Of Mice and Men’ by John Steinbeck
In the novel ‘ Of mice and men’ John Steinbeck uses the character Crooks to represent racism across America and symbolise the marginalisation of the black community at the time the novel is set. From the beginning Steinbeck skillfully uses Crooks as a tool to give the reader an insight to the reality of the American Dream and what 1930’s America was like. The reader has to decide whether Crooks deserves sympathy, or is just a bitter, cruel ‘stable-buck’.
Steinbeck presents Crooks as a victim of racism throughout the entire book, Firstly Crooks is the only black man on the ranch illustrating that he is an outcast. We first here of Crooks when Candy refers to him as a ‘nigger’, although acceptable at the time the word dehumanises Crooks and shows the lack of respect he receives from other members on the ranch. Ostracised by the white members on the ranch, Crooks resents it As he says ‘ If I say something, why it’s just a nigger sayin’ it’ this depicts Crooks as someone that has turned to self- pity and the notion that he is a lesser human than his white counterparts. He says to Lennie ‘I ain’t wanted in the bunk house and you ain’t wanted in my room’ he carries on saying ‘they say I stink’ which can be interpreted that the white members on the ranch would find it appalling if a ‘nigger’ would breathe the same air in the bunkhouse as them.
The ambiance of Crook’s room reflects a lot on his personality. A lot of the objects in his ‘little shed’ were described as ‘broken’, this echoes onto Crook’s personality by the fact he is ‘broken’ in himself and is shunned by the other ranch members. Despite the fact Crooks picked up his name because of his ‘crooked back’ Steinbeck cleverly links this into the title of the book. ‘Of mice and man’ compares a man to the same level to mice. Crooks back injury is due to a horse kicking him in the back, this indicates that Steinbeck is trying to express that even an animal is worth more than him.
Crooks brings into perspective the loneliness experienced by all the characters in “Of Mice and Men” by saying (p. 77) “Sure, you could play horseshoes till it got dark, but then you got to read books. Books ain’t no good. A guy needs someone – to be near him. A guys goes nuts if he ain’t got nobody. Don’t make no difference who the guy is, long’s he’s with you. I tell ya, a guy gets too lonely, an’ he gets sick.” He is telling of the need for human interaction, the need for company and the need for someone to care and provide security. The oppression Crooks experiences in living in a barn and not in the bunkhouse where he could play rummy as one of the group leads him to this desperate plea to be realised as equal. Just because when he cuts himself, the blood he bleeds is looked upon as different from a white perspective, this does not mean he is not entitled to benefit from human nature. John Steinbeck is portraying here the feelings of Americans of his day and age: their aloneness and their salvation – in the American Dream.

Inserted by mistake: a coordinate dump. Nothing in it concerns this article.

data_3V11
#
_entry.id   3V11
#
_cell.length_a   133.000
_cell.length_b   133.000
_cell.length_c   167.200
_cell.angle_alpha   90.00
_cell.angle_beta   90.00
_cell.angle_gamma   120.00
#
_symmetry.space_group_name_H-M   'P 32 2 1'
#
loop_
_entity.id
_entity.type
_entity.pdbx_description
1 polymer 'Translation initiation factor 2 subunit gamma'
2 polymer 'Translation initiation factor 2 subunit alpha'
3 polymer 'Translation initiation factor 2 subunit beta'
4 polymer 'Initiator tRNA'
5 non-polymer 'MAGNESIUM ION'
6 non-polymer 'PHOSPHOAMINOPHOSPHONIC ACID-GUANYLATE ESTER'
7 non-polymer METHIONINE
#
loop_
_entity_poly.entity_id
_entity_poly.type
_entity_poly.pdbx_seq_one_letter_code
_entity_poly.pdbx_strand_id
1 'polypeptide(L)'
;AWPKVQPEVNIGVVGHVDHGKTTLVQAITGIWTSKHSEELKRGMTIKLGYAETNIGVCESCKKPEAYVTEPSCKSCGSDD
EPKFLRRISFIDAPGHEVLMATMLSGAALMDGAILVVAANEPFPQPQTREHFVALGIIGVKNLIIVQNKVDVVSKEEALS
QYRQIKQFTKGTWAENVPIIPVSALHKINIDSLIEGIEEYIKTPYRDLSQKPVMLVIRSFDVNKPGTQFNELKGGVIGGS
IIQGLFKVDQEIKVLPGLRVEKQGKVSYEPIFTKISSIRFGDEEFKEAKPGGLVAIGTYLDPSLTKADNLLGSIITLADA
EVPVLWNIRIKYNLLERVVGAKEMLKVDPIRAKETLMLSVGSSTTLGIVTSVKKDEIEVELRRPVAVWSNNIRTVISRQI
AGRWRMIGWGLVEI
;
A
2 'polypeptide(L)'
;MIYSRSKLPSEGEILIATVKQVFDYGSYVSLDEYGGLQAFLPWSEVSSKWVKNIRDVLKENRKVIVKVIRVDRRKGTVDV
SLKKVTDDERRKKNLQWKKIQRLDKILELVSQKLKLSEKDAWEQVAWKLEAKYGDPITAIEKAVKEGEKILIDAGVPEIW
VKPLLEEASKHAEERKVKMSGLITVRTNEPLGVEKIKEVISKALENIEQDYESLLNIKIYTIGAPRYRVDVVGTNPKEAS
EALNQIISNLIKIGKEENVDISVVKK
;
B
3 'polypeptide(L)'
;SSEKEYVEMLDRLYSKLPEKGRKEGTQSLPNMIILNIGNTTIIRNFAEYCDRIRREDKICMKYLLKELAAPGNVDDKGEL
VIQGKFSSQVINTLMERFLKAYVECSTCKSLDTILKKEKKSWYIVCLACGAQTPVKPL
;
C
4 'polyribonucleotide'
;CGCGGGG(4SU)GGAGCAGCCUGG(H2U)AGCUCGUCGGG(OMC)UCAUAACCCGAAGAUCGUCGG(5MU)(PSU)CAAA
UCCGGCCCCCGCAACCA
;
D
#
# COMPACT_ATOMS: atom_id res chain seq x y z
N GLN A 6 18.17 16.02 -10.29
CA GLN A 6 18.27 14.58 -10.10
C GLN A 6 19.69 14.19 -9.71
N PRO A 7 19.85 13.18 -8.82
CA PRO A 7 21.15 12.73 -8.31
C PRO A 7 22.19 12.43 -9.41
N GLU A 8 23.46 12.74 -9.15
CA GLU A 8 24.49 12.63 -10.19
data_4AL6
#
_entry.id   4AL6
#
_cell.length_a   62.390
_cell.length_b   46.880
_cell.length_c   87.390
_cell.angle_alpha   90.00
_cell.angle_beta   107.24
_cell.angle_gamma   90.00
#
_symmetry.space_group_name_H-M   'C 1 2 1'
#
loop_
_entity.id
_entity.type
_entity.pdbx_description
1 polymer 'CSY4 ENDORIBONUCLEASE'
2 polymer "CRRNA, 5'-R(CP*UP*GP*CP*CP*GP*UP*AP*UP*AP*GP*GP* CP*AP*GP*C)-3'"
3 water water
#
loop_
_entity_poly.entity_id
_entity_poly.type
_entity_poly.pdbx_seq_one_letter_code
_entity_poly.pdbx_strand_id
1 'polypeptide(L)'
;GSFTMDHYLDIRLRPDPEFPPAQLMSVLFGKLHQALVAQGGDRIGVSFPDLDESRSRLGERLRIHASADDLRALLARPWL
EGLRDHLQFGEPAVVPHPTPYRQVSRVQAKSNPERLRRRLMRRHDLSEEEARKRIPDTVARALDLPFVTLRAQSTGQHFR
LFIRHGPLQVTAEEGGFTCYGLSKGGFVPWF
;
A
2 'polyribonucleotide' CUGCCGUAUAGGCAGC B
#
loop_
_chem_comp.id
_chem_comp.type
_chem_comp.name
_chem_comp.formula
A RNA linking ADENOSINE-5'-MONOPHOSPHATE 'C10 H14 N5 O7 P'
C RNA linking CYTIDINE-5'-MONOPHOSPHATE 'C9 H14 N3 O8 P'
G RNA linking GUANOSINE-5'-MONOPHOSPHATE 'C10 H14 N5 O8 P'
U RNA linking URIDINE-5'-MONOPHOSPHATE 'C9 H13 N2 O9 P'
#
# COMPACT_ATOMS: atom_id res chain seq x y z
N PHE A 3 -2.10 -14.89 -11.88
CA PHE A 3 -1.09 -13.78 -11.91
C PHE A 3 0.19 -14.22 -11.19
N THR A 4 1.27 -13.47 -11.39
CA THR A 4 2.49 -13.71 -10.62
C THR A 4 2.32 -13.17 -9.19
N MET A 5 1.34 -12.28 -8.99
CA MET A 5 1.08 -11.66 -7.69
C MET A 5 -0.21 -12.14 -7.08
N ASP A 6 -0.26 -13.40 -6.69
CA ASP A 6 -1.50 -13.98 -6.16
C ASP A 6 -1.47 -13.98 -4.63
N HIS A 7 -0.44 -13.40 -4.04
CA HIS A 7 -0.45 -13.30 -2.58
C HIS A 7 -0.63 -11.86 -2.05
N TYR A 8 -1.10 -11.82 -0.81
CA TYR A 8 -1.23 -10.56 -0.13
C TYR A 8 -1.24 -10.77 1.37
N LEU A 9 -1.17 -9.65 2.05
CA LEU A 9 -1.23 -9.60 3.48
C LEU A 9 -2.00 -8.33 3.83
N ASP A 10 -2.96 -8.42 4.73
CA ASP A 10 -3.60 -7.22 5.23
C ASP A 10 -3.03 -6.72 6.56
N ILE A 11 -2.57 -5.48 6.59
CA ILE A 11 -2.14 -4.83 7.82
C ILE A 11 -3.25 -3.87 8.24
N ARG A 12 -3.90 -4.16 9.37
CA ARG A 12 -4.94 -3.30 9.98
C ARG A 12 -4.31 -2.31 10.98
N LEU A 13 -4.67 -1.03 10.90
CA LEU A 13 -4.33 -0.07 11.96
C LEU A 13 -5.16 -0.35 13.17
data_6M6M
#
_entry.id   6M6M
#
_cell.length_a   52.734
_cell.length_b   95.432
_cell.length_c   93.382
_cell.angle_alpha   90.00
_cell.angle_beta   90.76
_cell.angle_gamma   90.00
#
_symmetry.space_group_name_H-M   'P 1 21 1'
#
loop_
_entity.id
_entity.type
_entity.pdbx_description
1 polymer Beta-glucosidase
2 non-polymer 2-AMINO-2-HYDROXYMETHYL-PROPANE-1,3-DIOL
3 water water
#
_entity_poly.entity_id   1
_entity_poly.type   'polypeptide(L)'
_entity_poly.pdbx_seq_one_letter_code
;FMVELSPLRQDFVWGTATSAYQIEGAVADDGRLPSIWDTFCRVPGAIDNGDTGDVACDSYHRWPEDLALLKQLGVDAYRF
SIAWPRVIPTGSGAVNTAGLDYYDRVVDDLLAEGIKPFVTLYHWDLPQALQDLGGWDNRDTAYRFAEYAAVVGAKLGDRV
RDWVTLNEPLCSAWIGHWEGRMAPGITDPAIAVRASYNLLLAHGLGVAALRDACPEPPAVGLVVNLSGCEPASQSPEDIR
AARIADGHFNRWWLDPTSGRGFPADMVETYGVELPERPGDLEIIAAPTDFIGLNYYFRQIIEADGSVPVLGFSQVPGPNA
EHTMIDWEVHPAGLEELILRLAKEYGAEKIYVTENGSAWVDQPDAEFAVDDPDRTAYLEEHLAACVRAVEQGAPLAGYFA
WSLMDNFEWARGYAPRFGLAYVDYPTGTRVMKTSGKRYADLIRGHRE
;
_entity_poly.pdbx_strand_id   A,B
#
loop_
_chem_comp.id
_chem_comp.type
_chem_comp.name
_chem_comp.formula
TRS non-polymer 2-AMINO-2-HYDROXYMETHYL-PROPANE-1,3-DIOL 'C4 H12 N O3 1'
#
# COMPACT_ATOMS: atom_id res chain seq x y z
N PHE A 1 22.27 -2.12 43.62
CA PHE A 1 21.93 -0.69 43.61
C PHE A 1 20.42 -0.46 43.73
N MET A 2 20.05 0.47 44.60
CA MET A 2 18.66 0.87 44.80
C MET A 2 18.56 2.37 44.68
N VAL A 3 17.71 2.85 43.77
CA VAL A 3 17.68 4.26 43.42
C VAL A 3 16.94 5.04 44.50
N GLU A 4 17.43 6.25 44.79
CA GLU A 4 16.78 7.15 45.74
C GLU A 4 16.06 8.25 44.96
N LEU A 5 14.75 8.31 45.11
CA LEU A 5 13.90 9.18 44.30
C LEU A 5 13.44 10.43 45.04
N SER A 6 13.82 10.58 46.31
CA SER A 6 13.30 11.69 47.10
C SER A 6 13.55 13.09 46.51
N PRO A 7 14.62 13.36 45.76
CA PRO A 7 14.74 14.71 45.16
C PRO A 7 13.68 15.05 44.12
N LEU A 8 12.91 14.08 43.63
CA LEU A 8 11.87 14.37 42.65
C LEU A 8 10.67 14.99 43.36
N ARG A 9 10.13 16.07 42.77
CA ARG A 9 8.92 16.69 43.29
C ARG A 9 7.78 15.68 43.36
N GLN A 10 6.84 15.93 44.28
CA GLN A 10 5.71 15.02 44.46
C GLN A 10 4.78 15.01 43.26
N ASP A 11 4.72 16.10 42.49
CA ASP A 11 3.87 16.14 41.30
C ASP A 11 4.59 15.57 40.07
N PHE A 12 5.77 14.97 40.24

It becomes apparent that the treatment of Crooks has made him cynical. Whenever the American Dream (i.e. the hope of all ranchers that one day they will have independence, land for themselves and be answerable to no-one) is mentioned he dismisses it. He says scornfully (p. 78) “I seen hundreds of men come by on the road an’ on the ranches with their bindles on their backs an’ that same damn thing in their heads. Hundreds of them. They come, an’ they quit an’ go on……An’ never a god-damn one of ’em gets it.” This stark realism gives us an impression that Crooks has absolutely no hope. However (p. 77) “I remember when I was a little kid….had a strawberry patch. Had an alfalfa patch….Used to turn the chickens out on the alfalfa on a sunny morning” reinforces the idea that everyone has a dream, a goal and a fantasy. Crooks may be pessimistic, yet even he, the marginalised, fearful, gruff, resentful, alone “nigger”, has a dream, the hope of one day experiencing the joys of his childhood again.
Should we interpret Crooks as a cynical, evil, unimportant person? After all, he’s only an “nigger”. Yet one can fell sympathy for this ostracised man who, under his rough exterior, has humanity and all its qualities. Crooks gives us the most vivid picture of life at the time of the novel: its hopes, fears and injustices. And does Crooks also relate to life today? Are we any happier at having houses, independence, freedom of speech? Do you have to be black to experience oppression?
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